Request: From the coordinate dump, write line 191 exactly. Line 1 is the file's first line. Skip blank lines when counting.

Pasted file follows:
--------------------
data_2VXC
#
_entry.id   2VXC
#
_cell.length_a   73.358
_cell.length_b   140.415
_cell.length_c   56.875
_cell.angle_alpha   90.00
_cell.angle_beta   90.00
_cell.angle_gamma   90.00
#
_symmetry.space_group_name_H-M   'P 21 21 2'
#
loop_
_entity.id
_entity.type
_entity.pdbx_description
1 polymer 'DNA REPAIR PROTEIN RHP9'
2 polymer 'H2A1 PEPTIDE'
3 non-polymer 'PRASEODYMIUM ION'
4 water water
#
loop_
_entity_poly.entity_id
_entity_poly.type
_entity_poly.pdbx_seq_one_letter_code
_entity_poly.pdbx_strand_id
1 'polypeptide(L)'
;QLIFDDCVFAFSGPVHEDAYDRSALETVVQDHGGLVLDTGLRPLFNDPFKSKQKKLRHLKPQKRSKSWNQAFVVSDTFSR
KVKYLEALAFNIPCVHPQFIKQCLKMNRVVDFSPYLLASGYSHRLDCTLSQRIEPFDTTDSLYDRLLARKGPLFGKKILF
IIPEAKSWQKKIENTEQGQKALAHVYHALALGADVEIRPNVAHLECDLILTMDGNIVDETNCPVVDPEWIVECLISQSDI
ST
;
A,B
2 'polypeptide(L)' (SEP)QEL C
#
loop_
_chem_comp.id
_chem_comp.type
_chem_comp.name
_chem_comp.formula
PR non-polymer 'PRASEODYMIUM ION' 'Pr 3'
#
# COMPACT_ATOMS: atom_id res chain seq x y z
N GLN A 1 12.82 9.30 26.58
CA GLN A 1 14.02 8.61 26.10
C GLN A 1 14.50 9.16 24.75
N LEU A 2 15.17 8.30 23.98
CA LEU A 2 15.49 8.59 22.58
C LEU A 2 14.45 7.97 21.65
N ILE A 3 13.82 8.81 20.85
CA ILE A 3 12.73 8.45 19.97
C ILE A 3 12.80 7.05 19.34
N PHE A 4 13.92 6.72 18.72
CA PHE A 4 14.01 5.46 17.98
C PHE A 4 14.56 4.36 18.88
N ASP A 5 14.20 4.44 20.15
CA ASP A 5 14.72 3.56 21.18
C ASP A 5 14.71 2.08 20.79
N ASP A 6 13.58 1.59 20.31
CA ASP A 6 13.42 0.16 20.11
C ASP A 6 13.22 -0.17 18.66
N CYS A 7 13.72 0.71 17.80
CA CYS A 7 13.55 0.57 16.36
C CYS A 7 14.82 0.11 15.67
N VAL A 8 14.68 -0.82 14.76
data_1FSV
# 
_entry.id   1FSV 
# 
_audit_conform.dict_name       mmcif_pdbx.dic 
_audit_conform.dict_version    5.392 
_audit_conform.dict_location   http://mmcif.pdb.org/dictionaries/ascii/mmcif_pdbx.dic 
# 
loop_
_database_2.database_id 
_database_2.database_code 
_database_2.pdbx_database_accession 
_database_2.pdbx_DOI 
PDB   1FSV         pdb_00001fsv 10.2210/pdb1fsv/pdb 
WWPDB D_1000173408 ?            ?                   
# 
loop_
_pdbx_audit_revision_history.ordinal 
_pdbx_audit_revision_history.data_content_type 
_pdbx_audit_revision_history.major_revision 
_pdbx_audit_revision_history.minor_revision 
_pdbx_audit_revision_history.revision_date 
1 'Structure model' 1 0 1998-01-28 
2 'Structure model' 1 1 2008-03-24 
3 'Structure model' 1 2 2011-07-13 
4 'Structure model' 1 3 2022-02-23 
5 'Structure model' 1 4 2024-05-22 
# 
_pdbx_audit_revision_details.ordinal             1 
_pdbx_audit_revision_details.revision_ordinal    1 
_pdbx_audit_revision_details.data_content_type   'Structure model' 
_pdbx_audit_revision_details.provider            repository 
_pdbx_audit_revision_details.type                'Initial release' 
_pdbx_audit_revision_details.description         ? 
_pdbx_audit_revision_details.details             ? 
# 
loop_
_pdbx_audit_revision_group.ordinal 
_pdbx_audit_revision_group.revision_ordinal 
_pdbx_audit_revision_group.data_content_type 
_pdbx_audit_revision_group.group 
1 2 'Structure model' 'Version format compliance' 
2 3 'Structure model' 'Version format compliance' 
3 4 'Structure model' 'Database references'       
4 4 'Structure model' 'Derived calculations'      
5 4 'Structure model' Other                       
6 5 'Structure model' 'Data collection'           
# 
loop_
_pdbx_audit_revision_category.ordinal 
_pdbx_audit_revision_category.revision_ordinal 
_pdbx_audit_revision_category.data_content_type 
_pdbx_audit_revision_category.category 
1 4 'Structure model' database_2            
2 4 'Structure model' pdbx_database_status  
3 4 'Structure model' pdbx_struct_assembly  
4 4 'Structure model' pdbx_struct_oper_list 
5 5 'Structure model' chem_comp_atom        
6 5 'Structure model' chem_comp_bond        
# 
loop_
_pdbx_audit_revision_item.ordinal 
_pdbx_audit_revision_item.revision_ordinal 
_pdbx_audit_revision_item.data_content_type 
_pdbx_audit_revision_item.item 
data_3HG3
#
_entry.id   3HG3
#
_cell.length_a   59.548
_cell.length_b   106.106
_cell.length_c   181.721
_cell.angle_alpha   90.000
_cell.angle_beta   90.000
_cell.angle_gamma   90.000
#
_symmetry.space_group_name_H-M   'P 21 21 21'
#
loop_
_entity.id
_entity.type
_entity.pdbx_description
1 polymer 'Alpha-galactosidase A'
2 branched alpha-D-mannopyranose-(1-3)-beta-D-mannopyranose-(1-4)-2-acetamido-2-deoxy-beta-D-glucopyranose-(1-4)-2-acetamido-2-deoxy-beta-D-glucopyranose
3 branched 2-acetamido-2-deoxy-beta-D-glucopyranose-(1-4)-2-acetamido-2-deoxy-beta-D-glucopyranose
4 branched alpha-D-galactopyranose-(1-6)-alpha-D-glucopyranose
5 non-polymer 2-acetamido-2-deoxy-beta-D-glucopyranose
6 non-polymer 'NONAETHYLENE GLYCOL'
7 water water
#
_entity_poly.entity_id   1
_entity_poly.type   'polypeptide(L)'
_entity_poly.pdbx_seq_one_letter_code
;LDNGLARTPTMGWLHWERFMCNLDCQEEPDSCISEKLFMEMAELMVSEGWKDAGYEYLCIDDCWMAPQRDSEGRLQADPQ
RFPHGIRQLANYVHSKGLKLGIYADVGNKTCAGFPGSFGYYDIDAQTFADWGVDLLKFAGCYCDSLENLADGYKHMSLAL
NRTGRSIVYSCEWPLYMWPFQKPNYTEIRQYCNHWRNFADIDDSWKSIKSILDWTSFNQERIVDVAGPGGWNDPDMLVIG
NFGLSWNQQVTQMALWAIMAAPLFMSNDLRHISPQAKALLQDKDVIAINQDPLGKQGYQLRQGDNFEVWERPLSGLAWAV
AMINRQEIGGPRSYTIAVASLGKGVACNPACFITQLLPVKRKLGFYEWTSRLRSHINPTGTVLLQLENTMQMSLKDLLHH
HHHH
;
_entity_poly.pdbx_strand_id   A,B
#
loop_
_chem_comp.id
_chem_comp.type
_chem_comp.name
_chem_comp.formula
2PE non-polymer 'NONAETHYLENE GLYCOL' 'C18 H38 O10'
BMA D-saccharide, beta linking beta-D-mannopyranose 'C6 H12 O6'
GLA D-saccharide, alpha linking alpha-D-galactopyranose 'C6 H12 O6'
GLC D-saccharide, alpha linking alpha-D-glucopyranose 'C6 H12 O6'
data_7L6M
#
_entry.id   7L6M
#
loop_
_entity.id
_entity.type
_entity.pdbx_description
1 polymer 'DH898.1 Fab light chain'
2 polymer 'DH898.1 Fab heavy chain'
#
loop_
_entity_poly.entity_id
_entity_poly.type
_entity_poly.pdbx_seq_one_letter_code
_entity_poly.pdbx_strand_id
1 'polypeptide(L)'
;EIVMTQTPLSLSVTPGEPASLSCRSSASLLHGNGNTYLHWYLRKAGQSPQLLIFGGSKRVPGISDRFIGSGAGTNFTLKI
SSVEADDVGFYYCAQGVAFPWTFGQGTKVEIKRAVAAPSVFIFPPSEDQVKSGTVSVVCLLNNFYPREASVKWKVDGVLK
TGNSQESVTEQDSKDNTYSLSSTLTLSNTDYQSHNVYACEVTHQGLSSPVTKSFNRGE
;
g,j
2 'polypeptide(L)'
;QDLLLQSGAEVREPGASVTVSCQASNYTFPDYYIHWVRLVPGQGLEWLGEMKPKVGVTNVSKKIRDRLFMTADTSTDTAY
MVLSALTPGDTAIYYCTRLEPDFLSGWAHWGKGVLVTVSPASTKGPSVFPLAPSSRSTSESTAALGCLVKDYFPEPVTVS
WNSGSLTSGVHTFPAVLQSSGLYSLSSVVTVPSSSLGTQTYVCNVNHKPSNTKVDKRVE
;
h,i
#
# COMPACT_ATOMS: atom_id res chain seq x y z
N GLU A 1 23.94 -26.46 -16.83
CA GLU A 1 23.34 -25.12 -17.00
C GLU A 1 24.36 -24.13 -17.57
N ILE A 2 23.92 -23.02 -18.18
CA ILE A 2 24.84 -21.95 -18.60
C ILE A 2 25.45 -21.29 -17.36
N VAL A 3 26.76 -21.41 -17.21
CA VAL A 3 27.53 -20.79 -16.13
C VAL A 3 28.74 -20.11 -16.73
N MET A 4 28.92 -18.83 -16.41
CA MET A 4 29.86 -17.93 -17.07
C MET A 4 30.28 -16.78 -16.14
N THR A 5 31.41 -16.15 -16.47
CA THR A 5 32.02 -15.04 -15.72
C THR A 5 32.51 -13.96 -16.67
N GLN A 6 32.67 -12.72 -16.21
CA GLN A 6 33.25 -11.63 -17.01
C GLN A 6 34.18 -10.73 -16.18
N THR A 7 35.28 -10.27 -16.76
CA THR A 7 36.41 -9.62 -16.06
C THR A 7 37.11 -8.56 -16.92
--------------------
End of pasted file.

_entity_poly.type